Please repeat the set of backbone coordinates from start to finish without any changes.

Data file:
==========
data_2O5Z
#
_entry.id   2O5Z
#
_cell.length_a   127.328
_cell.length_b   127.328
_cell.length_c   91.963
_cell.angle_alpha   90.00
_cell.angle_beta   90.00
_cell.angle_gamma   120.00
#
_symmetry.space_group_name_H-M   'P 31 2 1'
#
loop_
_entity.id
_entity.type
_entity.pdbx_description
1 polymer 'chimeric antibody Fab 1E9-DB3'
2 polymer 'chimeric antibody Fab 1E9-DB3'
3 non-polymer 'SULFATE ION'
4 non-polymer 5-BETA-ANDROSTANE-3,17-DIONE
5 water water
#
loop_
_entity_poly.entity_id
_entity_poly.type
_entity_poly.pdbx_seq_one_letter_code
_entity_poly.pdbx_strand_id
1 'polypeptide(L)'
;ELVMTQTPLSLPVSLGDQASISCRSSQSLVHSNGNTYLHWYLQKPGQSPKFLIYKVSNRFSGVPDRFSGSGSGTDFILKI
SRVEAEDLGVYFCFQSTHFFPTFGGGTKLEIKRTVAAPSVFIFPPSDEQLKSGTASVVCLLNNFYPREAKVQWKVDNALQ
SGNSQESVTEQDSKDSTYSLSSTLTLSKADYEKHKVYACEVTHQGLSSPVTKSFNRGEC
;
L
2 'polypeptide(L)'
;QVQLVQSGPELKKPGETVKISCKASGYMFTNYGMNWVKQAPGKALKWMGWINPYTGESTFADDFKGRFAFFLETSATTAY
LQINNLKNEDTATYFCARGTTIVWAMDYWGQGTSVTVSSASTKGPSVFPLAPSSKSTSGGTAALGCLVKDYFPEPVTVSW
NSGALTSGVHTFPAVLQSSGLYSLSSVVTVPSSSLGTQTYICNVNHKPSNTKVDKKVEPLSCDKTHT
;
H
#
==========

data_2O5Z
#
_entry.id   2O5Z
#
_cell.length_a   127.328
_cell.length_b   127.328
_cell.length_c   91.963
_cell.angle_alpha   90.00
_cell.angle_beta   90.00
_cell.angle_gamma   120.00
#
_symmetry.space_group_name_H-M   'P 31 2 1'
#
loop_
_entity.id
_entity.type
_entity.pdbx_description
1 polymer 'chimeric antibody Fab 1E9-DB3'
2 polymer 'chimeric antibody Fab 1E9-DB3'
3 non-polymer 'SULFATE ION'
4 non-polymer 5-BETA-ANDROSTANE-3,17-DIONE
5 water water
#
loop_
_entity_poly.entity_id
_entity_poly.type
_entity_poly.pdbx_seq_one_letter_code
_entity_poly.pdbx_strand_id
1 'polypeptide(L)'
;ELVMTQTPLSLPVSLGDQASISCRSSQSLVHSNGNTYLHWYLQKPGQSPKFLIYKVSNRFSGVPDRFSGSGSGTDFILKI
SRVEAEDLGVYFCFQSTHFFPTFGGGTKLEIKRTVAAPSVFIFPPSDEQLKSGTASVVCLLNNFYPREAKVQWKVDNALQ
SGNSQESVTEQDSKDSTYSLSSTLTLSKADYEKHKVYACEVTHQGLSSPVTKSFNRGEC
;
L
2 'polypeptide(L)'
;QVQLVQSGPELKKPGETVKISCKASGYMFTNYGMNWVKQAPGKALKWMGWINPYTGESTFADDFKGRFAFFLETSATTAY
LQINNLKNEDTATYFCARGTTIVWAMDYWGQGTSVTVSSASTKGPSVFPLAPSSKSTSGGTAALGCLVKDYFPEPVTVSW
NSGALTSGVHTFPAVLQSSGLYSLSSVVTVPSSSLGTQTYICNVNHKPSNTKVDKKVEPLSCDKTHT
;
H
#